Horse Nutrition 101

Horses have a very small stomach capacity compared to their full size: only 2–4 gallons for a 1,000 lb animal! They eat small amounts over long periods of time. Their diets consist of six main nutrients: protein, carbs, fats, vitamins, minerals, and, of course, water. Your horse’s hydration and nutrition are based on the horse’s energy output—a horse that is in competitive sports will require very different needs than a pasture pony that you ride for pleasure.

When determining the best diet for your horse, Dr. De Cillo’s team will first determine what kind of energy output your horse has. “We feed the horses depending on how active their life is,” explains Dr. De Cillo. “If a horse is working at a high-performance level, they really require a huge amount of energy provided from their feed. A horse that you ride on trails doesn’t require as many calories. We will ask a client: What are you going to do with this horse? How often are you going to ride, and for how long? That will give us good information about how much energy a horse needs, and we tailor the nutrition to those needs.”

Forage will provide the ideal energy source for your horse and keep their gut working properly. Fresh forage (pasture) consists of legumes and grasses, and harvested forage (hay) can supplement the diet. An equine athlete will require a more specialized diet when they are competing: good quality hay and alfalfa that is clean, dry (to prevent mold), and has high protein content. If your horse lives in a pasture, they are pretty self-sustaining. Grazing for up to 16 hours a day, they will subsist on the pasture grass with a little bit of help from hay if it gets cold.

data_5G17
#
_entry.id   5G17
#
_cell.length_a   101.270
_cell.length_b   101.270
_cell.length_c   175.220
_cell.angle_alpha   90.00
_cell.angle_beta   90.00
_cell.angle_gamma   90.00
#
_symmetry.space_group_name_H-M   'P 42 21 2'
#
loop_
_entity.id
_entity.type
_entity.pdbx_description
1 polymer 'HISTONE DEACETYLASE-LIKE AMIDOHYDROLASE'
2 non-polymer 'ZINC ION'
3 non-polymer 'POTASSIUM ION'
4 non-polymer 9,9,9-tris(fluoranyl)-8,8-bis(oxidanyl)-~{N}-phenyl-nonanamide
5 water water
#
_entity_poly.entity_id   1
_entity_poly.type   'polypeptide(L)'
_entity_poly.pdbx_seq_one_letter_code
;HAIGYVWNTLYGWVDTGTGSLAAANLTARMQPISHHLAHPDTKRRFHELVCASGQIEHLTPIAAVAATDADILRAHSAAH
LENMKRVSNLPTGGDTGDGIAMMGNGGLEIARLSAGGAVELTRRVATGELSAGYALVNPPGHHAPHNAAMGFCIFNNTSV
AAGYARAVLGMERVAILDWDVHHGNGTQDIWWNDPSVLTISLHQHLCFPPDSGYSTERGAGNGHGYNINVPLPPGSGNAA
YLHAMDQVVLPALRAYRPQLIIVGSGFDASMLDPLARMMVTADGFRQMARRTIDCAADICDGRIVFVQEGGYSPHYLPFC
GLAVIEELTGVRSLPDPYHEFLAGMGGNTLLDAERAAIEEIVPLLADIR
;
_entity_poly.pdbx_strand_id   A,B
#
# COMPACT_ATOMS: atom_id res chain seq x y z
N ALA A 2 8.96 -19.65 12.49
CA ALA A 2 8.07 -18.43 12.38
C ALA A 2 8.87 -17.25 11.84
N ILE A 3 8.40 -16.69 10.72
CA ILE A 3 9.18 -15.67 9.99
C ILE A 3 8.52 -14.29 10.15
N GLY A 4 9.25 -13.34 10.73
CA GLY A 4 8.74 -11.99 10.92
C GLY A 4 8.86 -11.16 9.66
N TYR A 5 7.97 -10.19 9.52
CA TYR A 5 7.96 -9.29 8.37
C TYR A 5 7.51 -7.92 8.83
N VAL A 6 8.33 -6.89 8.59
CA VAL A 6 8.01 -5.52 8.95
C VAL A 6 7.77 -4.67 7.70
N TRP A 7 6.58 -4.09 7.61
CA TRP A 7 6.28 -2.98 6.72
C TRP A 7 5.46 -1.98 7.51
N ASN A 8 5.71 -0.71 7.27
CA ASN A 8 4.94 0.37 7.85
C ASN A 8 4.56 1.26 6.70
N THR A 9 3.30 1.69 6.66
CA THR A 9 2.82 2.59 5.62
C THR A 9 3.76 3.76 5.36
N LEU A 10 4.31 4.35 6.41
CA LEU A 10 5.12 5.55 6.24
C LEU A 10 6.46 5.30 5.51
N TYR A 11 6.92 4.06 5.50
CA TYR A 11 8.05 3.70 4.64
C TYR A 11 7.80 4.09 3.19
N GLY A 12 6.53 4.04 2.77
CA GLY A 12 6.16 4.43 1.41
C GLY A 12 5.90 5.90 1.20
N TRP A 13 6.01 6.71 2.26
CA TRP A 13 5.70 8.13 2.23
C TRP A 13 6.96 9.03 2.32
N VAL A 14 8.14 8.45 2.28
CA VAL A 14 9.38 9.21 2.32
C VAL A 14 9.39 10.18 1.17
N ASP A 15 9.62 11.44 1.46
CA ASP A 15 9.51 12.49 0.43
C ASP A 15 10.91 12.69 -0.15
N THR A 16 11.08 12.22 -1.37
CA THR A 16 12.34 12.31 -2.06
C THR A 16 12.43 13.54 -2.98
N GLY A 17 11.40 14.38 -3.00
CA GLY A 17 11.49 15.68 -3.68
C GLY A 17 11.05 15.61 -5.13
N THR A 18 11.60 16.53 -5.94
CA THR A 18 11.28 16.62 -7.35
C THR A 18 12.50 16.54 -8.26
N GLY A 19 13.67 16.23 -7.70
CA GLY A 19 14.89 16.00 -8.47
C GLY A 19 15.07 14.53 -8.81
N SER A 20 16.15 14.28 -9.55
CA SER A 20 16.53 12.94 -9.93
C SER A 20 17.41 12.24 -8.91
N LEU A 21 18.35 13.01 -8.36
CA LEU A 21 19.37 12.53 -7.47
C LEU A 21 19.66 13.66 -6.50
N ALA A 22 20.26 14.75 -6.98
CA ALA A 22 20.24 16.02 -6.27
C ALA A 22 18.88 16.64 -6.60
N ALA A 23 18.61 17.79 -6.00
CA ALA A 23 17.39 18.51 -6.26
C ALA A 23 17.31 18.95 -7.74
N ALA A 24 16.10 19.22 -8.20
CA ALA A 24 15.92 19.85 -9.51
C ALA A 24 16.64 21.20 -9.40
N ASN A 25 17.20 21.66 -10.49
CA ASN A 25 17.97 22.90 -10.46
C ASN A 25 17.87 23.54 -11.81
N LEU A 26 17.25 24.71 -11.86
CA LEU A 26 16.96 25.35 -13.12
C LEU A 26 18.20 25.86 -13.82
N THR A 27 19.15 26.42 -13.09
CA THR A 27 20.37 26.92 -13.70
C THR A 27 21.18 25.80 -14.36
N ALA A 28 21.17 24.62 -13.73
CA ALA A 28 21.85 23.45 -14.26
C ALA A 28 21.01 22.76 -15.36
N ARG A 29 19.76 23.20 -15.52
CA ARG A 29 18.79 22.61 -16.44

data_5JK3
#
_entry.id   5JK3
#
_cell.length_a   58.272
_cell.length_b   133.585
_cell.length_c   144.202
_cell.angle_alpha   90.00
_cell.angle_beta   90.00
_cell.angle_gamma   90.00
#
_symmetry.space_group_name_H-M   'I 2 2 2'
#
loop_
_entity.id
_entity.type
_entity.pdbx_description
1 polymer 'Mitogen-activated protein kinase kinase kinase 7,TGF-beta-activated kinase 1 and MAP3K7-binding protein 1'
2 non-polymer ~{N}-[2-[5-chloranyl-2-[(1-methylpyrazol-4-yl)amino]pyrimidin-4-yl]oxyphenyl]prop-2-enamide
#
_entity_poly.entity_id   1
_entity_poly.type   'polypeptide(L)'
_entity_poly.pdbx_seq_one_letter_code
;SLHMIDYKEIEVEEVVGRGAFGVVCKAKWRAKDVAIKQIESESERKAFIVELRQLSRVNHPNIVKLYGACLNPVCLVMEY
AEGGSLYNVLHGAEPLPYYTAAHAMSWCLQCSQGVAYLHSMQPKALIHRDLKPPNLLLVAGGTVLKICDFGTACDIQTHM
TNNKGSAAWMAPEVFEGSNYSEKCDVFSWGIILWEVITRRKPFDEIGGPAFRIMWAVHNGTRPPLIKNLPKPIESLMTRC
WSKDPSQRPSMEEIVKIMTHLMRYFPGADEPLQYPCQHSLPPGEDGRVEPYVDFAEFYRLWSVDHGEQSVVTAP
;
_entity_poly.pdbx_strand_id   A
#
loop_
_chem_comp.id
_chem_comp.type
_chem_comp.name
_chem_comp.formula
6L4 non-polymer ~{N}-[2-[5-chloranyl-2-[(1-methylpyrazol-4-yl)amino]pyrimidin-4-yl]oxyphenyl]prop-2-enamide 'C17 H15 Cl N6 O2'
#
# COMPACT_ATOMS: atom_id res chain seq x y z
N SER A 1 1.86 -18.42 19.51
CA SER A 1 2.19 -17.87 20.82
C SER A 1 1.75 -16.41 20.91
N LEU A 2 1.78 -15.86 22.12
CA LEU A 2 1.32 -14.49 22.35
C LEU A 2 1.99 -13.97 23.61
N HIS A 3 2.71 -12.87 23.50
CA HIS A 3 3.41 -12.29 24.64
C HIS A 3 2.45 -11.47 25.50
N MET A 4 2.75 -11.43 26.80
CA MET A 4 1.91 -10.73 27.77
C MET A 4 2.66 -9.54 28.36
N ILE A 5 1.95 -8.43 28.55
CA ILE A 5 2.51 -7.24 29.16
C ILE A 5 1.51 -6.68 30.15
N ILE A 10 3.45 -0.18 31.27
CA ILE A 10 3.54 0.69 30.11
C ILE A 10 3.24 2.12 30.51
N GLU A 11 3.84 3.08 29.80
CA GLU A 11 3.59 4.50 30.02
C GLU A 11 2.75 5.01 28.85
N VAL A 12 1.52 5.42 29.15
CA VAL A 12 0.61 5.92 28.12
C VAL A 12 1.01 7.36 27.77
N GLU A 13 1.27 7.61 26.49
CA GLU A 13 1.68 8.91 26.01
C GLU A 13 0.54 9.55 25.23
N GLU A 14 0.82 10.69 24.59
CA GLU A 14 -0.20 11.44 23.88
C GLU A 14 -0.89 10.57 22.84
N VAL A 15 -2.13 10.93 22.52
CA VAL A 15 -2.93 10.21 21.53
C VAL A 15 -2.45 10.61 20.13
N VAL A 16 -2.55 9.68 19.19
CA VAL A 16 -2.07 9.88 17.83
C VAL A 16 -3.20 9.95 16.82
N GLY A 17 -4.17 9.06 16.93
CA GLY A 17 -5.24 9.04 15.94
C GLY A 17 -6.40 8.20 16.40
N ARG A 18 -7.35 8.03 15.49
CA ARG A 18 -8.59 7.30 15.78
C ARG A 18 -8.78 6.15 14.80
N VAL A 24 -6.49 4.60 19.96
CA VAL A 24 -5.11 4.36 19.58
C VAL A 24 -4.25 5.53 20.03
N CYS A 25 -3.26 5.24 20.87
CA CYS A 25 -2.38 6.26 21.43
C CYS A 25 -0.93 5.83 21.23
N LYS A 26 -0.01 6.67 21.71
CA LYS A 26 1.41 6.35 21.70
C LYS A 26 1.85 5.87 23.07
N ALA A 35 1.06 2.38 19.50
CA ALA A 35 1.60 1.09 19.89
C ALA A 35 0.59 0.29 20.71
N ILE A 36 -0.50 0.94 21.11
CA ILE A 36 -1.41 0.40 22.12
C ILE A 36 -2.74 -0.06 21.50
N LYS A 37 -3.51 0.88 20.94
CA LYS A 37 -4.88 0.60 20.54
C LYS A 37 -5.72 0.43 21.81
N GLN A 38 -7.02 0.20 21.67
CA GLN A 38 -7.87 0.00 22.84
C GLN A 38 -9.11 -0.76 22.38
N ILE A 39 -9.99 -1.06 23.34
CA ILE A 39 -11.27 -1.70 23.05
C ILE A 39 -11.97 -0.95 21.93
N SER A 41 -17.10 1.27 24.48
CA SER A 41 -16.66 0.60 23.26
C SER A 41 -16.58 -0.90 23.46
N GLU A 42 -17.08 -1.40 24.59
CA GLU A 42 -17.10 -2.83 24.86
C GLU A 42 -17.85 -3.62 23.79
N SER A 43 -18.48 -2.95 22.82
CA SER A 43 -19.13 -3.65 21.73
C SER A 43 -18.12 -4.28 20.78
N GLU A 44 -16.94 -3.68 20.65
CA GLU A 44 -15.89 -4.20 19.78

If you feed your horse non-commercial cereal grains like oats or corn, they will likely need a mineral supplement. Horses also need the correct the ratio of calcium to phosphorus in their diet (ideally, 2:1 for Ca: P). In addition, you can freely offer access to salt, as horses will regulate their own intake. The vitamin content of a horse’s feed can be determined by the quality of the feed or even your geographical location.

Hydration is probably the most important aspect of a horse’s nutrition—especially for a horse that is out in Texas’s extreme summer heat. But horses are as finicky as we are about their water: keep it clean and cool, change it twice a day, and make sure that they are drinking it. A horse that isn’t consuming enough water can suffer from colic and the effects of dehydration, so if you notice a drop in their water consumption—especially in the heat of summer—call your vet immediately.